NASA's infrared eye on the universe, the Spitzer Space Telescope, marked its 10th year in space on Sunday, Aug. 25, and it's still going strong.

The Space Telescope observes the cosmos in non-visible infrared light, which allows it to see many aspects of the universe, such as dim, cold, faraway and dusty objects, which would otherwise be invisible.

In its decade of observing, Spitzer has made many headline finds, including spotting the first light from a planet beyond our solar system, and discovering the largest ring around Saturn. This ring is a thin band of ice and dust that releases such paltry light it can only been seen by the glow of its heat, which is detectable in the infrared band. [Gallery: The Infrared Universe Seen by Spitzer Telescope]

"I always knew Spitzer would work, but I had no idea that it would be as productive, exciting and long-lived as it has been," Spitzer project scientist Michael Werner of NASA's Jet Propulsion Laboratory, who helped conceive the mission, said in a statement. "The spectacular images that it continues to return, and its cutting-edge science, go far beyond anything we could have imagined when we started on this journey more than 30 years ago."

The $800 million telescope was in the works for decades before it finally launched from Cape Canaveral, Fla., on Aug. 25, 2003. Originally called the Space Infrared Telescope Facility, it was renamed Spitzer after it reached space, in honor of the American astronomer Lyman Spitzer.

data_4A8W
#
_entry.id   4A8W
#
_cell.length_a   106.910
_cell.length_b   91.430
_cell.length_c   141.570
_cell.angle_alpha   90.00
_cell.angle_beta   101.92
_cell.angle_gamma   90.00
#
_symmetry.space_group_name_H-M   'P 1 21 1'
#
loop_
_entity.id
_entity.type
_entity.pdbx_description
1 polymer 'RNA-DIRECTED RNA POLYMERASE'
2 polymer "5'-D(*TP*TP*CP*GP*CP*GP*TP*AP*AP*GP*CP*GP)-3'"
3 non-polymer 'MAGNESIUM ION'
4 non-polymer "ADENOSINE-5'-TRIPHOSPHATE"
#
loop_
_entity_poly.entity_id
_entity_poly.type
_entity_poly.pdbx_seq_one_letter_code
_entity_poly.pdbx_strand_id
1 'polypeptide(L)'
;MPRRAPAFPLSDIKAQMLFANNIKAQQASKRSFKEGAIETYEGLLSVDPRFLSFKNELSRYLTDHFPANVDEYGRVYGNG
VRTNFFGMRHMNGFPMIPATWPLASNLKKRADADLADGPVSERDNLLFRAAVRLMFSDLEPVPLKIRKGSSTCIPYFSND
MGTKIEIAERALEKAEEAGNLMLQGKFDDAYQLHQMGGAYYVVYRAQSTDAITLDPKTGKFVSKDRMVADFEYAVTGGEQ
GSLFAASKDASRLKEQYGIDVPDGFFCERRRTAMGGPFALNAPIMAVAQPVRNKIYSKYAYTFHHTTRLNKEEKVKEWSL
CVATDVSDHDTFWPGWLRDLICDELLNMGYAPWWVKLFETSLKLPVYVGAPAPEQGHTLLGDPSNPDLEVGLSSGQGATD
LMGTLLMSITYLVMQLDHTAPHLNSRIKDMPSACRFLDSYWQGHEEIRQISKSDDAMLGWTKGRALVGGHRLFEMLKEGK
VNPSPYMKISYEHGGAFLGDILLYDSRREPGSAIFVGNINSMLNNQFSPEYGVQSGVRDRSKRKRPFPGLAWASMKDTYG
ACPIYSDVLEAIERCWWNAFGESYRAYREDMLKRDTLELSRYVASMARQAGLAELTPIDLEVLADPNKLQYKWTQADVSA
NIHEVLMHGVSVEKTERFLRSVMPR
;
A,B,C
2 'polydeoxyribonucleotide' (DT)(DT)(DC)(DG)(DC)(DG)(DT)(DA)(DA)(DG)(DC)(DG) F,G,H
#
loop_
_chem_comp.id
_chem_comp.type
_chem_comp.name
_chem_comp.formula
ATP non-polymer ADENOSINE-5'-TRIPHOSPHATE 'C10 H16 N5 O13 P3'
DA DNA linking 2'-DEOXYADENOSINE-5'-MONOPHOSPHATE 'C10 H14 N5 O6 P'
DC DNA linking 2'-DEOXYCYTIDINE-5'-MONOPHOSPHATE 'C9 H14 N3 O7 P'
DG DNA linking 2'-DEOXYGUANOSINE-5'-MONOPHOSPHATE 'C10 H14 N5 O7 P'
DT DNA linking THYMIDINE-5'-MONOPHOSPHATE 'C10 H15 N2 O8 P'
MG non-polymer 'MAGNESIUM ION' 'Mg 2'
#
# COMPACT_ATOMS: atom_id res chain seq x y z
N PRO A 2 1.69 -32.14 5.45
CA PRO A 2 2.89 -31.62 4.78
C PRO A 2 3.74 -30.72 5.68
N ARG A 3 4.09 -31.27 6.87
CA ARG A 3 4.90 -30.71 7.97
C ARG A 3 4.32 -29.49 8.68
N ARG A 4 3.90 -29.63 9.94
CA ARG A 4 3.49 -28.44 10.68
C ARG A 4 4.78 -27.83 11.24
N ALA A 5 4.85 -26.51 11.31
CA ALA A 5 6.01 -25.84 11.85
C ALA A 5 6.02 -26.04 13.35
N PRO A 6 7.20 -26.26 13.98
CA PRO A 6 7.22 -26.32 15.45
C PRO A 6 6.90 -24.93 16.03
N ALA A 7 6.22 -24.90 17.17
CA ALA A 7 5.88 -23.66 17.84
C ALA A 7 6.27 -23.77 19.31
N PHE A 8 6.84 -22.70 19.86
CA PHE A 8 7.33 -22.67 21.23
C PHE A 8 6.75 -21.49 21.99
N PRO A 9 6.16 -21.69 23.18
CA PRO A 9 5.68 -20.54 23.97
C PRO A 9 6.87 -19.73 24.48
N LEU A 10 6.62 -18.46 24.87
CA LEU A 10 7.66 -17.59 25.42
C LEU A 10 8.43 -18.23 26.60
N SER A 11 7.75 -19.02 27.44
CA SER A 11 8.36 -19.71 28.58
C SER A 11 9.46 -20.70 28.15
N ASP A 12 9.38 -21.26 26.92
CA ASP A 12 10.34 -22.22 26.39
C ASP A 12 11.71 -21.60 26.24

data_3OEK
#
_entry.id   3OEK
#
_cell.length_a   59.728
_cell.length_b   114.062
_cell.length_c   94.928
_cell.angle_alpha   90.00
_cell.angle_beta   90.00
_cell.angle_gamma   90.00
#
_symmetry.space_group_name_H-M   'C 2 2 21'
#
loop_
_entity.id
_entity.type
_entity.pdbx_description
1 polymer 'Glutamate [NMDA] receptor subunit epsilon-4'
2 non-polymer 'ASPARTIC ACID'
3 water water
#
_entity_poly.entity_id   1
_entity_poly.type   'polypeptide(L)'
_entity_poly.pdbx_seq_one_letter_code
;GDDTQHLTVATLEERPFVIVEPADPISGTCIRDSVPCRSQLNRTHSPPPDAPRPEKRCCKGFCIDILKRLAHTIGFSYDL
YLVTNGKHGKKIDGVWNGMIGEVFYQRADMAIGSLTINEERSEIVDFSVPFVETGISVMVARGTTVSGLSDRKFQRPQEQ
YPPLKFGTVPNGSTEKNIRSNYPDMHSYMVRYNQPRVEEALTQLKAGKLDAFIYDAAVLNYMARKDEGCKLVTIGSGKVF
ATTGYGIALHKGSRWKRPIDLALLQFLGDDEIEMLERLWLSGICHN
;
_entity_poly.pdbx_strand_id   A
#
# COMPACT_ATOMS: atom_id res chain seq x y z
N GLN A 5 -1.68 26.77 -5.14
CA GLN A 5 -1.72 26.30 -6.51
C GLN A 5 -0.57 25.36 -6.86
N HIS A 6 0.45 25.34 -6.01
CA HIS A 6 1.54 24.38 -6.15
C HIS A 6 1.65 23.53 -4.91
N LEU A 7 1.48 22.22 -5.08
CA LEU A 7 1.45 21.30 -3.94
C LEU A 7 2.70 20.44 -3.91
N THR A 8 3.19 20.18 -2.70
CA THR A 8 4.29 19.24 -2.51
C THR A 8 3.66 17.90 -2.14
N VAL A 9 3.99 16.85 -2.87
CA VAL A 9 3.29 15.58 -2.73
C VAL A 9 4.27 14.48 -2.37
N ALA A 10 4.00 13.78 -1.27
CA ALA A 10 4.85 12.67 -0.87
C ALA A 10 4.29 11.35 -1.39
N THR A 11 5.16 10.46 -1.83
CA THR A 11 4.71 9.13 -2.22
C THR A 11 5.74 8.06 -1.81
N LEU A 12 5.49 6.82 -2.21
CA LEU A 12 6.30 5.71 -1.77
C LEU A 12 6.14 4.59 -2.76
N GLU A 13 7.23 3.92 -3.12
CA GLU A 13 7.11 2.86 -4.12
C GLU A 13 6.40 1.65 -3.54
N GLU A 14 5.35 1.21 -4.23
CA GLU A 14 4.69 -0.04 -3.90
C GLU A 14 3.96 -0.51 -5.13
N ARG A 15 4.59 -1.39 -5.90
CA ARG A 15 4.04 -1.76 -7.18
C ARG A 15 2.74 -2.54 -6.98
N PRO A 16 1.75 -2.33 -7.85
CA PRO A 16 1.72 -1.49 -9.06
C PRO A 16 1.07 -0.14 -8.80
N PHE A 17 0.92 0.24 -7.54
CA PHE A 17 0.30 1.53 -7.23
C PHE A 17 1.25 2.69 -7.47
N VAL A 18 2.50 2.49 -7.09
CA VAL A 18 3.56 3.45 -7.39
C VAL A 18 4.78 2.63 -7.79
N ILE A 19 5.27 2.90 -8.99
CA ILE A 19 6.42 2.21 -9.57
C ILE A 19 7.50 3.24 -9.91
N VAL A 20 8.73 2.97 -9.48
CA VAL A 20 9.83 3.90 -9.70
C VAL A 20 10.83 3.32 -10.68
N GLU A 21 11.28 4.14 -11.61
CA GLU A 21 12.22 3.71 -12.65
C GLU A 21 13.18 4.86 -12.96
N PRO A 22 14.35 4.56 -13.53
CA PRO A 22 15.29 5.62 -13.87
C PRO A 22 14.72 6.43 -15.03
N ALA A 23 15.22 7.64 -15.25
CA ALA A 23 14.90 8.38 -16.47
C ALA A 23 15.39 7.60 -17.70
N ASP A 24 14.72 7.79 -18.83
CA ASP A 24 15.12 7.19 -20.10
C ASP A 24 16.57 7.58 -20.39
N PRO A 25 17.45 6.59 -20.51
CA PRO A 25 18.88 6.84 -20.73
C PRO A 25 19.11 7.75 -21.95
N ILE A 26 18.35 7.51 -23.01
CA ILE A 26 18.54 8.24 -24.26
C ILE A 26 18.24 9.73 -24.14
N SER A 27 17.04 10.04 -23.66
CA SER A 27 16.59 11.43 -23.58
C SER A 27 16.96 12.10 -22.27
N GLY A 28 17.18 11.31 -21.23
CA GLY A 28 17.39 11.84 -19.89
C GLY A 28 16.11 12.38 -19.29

Spitzer had been one of the first proponents of space-based observatories, which can watch the heavens from beyond the blurring light of Earth's atmosphere, and can see wavelengths of light blocked by the protective gaseous cocoon around our planet.

Spitzer is one of NASA's series of "Great Observatories" designed to scan the sky in wavelengths running the gamut of the electromagnetic spectrum. The other Great Observatories are the Hubble Space Telescope, the Chandra X-ray Observatory and the Compton Gamma Ray Observatory — the only one of the four no longer operating.

Baby stars are forming near the eastern rim of the cosmic cloud Perseus

Baby stars are forming near the eastern rim of the cosmic cloud Perseus. (Photo: NASA)

"The majority of our Great Observatory fleet is still up in space, each with its unique perspective on the cosmos," Paul Hertz, Astrophysics Division director at NASA headquarters in Washington, said in a statement. "The wisdom of having space telescopes that cover all wavelengths of light has been borne out by the spectacular discoveries made by astronomers around the world using Spitzer and the other Great Observatories."

Though Spitzer can't do everything it once did — in 2009 it ran out of the coolant needed to chill its sensitive longer-wavelength instruments — it still has its work cut out for it. NASA scientists plan to use the instrument to study asteroids that are candidates for a major mission planned for the future.

NASA aims to use a robotic spacecraft to capture a small asteroid and drag it in toward Earth, where astronauts can go visit it to inspect its surface and collect samples to return to ground labs. Spitzer will be used to study possible asteroid targets for the mission. First up is the near-Earth asteroid named 2009 DB, which the telescope will turn its eyes on in October.

"President Obama's goal of visiting an asteroid by 2025 combines NASA’s diverse talents in a unified endeavor," said John Grunsfeld, NASA's associate administrator for science in Washington. "Using Spitzer to help us characterize asteroids and potential targets for an asteroid mission advances both science and exploration."

The giant star Zeta Ophiuchi is having a

The giant star Zeta Ophiuchi is having a "shocking" effect on the surrounding dust clouds. (Photo: NASA)

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